5. The jump in IRS reports of renunciations are probably very much understated as the data source they use for reporting is “Probably” IRS form 8854, although it could include State Department Certificates of lost of Nationality data (CLNs), or I-407 forms, but without a FOIA, we don’t really know for sure, nor does Marty know. What we do know, is that it is WAY understated!
What he reported represents just a slice of the pie, but NOT the whole enchilada, as they say, and includes “Green Card” holders as well as Citizens some of which are accidental Americans having never lived in America. There are certain thresholds for reporting, but looking at the names in it is all over the Map as to what it includes. He should NOT make assumptions this is about evasion. It is something else much BIGGER that you could devote an entire story(s) to as the WSJ has done recently.
Or how about PRI’s “The World”. They did a reasonable story you might have missed. http://bit.ly/1bIlma0
Or, you might contact the well respected Tax Analysts and get a copy of their August 26th article “Solving the Expatriation Enigma by Marie Sapirie and Stephanie Soong Johnston
To walk into a Consulate abroad and renounce Citizenship is NOT an easy decision taken lightly or an inexpensive process. It rarely would JUST be driven by Evasion or Taxes alone. Complexity and bad U.S. taxation and enforcement policies drive the decision as well as family matters and job opportunities. If you want to Evade, you would NOT present yourself to the “State Department” and fill out the required IRS forms and potentially pay an Exit Tax. That is NOT what Homeland Tax Evaders do. It is what the Tax compliant Americans abroad do.
6. The leap you made to Saverin as someone renouncing to avoid taxes is totally wrong. For the privilege of exercising his UN Declarations of Human Rights, he had to pay a VERY significant Exit Tax, and had to be tax compliant for 5 years. That by definition is NOT evasion. However, if he is to live abroad, and do business abroad, living under U.S. Citizenship Taxation and FATCA makes him a toxic asset for future business relationships. It is logical that he decided to give it up to live a normal life abroad and be competitive with other nations citizens.
Why Fewer Americans Live Abroad. U.S. tax laws put Yanks at a disadvantage against Aussies and Brits in growth regions like Africa or Asia.
Notice he did NOT give up his Brazilian Citizenship, where he was born, and why is that you might ask? If you truly look for the answer, as a good journalist would, you might have a better understanding of what is going one. As a new program on NPR, this would be a good “Here and Now” in depth analysis.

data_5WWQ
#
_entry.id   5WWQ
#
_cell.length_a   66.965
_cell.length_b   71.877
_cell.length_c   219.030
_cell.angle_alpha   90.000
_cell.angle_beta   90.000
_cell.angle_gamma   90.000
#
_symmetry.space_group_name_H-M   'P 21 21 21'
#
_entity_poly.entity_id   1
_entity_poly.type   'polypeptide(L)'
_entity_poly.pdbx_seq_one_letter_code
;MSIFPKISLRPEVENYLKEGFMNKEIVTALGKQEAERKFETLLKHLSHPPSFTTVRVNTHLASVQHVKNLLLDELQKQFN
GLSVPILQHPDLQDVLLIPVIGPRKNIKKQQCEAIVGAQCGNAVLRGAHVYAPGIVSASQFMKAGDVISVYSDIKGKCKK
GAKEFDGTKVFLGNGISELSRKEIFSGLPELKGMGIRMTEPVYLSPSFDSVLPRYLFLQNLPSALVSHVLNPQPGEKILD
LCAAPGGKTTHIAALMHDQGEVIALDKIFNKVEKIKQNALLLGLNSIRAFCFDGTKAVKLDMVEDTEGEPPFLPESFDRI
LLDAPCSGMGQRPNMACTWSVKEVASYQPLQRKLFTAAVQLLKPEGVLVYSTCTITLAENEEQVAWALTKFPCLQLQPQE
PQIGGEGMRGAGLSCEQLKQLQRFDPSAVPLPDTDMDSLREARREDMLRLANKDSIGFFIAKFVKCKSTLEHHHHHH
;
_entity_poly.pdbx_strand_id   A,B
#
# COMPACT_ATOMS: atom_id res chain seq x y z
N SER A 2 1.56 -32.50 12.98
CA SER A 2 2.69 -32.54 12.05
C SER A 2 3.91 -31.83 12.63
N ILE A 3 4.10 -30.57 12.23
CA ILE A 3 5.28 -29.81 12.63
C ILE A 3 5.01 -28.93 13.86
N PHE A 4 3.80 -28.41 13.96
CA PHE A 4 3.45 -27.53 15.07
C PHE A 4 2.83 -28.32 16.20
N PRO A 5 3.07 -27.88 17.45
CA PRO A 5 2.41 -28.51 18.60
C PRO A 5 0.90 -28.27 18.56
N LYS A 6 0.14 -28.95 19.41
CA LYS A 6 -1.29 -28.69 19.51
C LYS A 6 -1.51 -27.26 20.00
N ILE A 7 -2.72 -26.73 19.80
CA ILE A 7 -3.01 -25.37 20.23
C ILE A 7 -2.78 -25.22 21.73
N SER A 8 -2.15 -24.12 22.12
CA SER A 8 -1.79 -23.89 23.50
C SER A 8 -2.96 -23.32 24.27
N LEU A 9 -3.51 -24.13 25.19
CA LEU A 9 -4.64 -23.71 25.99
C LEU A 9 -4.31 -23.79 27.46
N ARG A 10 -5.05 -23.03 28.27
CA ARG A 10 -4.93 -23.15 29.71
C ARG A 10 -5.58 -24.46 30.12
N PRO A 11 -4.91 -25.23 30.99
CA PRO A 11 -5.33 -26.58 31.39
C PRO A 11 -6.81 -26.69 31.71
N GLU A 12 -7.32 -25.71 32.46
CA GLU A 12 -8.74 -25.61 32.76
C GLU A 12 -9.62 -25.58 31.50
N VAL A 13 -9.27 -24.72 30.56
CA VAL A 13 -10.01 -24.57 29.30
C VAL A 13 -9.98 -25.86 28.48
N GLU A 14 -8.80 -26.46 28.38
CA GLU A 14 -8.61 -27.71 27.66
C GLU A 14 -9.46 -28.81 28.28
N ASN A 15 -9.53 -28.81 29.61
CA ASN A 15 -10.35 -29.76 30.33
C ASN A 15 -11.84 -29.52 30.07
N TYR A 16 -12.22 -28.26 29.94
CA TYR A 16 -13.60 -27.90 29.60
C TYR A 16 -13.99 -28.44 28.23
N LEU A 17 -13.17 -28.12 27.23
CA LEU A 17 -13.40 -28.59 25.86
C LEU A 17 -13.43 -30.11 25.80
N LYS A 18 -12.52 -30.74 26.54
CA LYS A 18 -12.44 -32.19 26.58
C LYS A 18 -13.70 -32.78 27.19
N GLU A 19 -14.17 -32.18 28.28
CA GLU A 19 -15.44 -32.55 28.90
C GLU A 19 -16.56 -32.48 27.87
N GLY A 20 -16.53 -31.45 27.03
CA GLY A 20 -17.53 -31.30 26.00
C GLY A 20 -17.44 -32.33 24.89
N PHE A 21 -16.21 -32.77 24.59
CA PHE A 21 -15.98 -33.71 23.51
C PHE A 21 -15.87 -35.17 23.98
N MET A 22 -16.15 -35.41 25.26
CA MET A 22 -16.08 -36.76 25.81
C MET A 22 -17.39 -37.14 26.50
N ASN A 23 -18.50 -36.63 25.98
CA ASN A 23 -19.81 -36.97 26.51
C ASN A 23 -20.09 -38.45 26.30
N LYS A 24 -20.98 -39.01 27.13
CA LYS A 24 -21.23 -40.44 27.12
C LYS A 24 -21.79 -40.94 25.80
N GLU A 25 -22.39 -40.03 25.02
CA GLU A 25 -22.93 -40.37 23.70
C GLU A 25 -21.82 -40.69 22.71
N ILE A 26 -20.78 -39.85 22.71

America practices Citizenship Taxation, and the rest of the world practices Residency based taxation just like Massachusetts! If you move to California, should Massachusetts have the right to continue taxing you and requiring you to report all banking activity, under Draconian penalty threat, back to them? Think about it? That is what the U.S does.
There is MUCH more to this story than the simple narrative presented within the confines of the story of U.S. Bullying of Switzerland banks. Dig deeper, and you might find a “Here and Now” story you didn’t know existed. 🙂
@Em, Just Me
Excellent morning workout for both sides of the brain. Thanks!
@ Just Me
I really hope your comment goes up. It lays waste to NPR’s codswallop and with “only” 48 paragraphs, 1117 words, 6499 characters. You can switch effortlessly from 140 characters in your tweets to over 6000 characters in your comments — amazing! Can you leap tall buildings in a single bound too? 🙂
maybe a reason why DC isn’t asking questions?
I should have you edit me down to Haiku brevity! I am way way too wordy, but thanks for counting and reminding me. 🙂
@ Just Me
Don’t change a thing. Your comments are better than the articles. Still no sign of your NPR contribution. Nuts!
Just checked, and it shows up with a Samuel Clemmons reply. 5 up arrows so someone saw it, even if Jeremy did not.
@DDC… Good podcast on the so called Paper Reduction Act. (Wondered what happened to ANDREA SEABROOK. Maybe we could get her interested in FATCA?)
The PRA doesn’t seem to have slowed up our FATCAnatics enough with their form creation. Do you want to remove the 6 month requirement and allow them to move faster?
On a separate subject, I was interested in Clay Johnson’s concern of ID theft with the White House spread sheet emailing that is done to avoid the Paperwork Reduction Act. They certainly don’t seem concerned about that with FATCA.
@ Just Me
Aha! Found it. I’ve been watching the comments here …
And your comment is here …
Good work! I love how you begin “a couple of comments”. I also found my comment that Uncle Tell was kind enough to slip in. A cat watching the wrong mouse hole — that’s me. 😉
Em…. yes, I have a cat like that!
I wanted to make comments where Jeremy would see them. This new NPR program is a poor replacement for Talk of the Nation, and I look at what a kid Jeremy is and wonder why the hell NPR went with him over Neal Conan who was pretty darn good and credible questioner and moderator.